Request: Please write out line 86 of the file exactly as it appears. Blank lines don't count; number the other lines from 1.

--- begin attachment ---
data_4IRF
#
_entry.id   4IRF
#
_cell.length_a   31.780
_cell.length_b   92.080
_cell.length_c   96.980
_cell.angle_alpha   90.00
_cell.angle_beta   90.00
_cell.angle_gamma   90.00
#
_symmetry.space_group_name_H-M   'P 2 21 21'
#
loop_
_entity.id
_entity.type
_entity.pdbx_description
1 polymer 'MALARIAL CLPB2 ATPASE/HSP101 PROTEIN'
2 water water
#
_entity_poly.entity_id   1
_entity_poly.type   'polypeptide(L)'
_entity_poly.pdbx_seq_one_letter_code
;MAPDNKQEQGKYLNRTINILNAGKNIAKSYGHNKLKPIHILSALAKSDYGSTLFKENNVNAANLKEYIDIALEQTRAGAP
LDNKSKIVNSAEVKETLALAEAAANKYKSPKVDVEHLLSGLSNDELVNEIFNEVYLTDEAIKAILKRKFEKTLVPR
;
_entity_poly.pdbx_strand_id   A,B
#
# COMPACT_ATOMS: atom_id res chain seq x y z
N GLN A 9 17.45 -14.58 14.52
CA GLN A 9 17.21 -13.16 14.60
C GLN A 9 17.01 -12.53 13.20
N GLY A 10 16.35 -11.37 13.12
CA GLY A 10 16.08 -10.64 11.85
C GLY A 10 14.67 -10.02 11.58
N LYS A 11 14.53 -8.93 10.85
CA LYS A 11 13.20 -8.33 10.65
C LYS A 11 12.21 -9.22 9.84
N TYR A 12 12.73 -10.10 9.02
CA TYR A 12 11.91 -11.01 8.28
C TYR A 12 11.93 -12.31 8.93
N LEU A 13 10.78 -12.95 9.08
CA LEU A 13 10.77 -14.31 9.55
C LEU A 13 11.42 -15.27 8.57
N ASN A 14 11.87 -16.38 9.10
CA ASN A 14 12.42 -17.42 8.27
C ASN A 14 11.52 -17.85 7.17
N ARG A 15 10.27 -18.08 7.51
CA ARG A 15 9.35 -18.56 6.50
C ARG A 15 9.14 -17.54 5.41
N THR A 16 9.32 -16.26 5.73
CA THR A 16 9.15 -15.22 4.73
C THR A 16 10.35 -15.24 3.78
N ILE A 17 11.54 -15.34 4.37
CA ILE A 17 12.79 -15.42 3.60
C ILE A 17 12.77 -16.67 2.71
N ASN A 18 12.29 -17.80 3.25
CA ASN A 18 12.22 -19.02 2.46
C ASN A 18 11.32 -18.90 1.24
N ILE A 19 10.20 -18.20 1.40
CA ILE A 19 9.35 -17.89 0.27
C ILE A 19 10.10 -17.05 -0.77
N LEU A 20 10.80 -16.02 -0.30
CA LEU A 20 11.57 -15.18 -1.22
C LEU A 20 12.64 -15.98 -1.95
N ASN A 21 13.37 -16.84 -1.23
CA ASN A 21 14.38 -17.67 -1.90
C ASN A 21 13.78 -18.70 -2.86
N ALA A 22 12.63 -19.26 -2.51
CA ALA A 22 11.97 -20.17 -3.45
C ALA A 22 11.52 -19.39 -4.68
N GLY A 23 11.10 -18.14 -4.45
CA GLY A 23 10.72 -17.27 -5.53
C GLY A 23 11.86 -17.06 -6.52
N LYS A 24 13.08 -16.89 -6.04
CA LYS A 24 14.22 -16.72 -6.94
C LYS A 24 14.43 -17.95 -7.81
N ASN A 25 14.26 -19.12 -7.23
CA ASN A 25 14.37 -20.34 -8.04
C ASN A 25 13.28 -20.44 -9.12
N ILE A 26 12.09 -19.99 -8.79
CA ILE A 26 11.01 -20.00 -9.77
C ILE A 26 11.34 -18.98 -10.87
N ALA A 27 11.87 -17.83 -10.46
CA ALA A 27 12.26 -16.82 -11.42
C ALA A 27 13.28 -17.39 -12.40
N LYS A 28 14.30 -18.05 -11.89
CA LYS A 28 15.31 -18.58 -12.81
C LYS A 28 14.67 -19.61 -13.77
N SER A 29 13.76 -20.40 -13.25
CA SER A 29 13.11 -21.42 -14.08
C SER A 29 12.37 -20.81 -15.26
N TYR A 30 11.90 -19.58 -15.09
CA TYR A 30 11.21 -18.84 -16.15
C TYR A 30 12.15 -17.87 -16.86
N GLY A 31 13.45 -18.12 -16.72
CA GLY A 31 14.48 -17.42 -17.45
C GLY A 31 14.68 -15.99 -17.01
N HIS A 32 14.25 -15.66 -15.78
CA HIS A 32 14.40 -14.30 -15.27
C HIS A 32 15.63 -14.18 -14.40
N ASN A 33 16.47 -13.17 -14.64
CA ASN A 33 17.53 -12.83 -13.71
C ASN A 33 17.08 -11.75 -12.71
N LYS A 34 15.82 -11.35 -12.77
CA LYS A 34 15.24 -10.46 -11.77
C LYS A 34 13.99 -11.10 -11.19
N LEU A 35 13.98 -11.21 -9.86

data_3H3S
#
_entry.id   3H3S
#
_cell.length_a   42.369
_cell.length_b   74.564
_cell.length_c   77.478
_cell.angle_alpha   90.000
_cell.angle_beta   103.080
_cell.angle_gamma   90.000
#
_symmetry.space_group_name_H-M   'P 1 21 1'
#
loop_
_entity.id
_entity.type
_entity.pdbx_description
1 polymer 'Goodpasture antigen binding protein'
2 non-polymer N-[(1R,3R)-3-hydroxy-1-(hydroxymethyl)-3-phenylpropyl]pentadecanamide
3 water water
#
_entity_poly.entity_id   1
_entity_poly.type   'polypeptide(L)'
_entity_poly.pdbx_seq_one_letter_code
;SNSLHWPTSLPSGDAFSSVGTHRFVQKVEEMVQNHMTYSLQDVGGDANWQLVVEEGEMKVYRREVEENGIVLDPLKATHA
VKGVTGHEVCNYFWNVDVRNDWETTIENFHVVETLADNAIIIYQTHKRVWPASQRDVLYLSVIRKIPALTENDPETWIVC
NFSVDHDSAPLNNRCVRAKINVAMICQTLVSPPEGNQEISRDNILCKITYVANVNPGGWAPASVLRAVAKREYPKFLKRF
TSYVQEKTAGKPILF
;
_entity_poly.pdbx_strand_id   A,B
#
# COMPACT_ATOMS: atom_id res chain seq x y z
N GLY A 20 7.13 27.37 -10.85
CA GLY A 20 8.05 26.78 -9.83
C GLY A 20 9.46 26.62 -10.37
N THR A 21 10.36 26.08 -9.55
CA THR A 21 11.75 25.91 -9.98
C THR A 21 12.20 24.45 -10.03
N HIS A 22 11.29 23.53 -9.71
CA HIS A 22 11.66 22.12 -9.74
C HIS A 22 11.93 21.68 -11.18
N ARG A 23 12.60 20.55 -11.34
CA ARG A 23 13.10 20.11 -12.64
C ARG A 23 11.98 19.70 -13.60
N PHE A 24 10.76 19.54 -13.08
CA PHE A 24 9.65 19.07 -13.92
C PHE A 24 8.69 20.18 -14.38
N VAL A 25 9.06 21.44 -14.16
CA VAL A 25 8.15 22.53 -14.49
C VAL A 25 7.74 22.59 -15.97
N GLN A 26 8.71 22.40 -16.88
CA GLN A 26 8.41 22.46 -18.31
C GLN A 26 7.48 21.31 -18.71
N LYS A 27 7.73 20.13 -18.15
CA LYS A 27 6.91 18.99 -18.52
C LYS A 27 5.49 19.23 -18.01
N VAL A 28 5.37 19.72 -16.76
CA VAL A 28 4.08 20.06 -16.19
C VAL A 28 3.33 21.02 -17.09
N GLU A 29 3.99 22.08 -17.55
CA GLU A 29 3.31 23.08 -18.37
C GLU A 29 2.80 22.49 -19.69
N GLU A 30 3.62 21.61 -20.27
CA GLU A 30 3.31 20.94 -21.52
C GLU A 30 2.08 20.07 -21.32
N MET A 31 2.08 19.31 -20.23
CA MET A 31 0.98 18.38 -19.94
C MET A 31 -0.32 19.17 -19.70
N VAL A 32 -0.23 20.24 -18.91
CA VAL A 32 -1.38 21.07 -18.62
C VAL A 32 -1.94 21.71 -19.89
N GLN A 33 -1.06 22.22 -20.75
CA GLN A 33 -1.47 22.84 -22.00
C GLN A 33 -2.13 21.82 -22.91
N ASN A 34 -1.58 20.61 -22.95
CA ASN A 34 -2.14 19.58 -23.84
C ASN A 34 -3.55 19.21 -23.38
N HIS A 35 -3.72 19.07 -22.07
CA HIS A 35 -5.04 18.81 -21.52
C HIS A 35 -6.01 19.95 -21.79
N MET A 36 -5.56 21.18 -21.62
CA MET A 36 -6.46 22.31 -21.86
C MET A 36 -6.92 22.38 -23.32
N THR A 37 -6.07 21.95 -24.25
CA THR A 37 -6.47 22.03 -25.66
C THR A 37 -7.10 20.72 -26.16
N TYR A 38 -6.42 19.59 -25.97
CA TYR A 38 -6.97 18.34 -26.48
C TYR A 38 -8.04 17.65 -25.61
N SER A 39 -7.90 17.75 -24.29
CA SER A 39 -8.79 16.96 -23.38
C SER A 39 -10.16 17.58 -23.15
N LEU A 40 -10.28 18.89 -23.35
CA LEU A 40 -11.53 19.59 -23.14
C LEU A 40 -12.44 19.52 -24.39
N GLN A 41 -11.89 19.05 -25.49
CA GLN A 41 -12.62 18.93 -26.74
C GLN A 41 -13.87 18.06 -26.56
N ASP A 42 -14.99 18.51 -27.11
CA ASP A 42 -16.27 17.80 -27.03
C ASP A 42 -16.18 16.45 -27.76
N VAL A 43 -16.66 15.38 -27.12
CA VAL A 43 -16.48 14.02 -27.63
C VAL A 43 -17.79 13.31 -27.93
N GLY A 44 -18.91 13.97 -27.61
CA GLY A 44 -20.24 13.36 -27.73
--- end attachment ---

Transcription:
C ALA A 27 13.28 -17.39 -12.40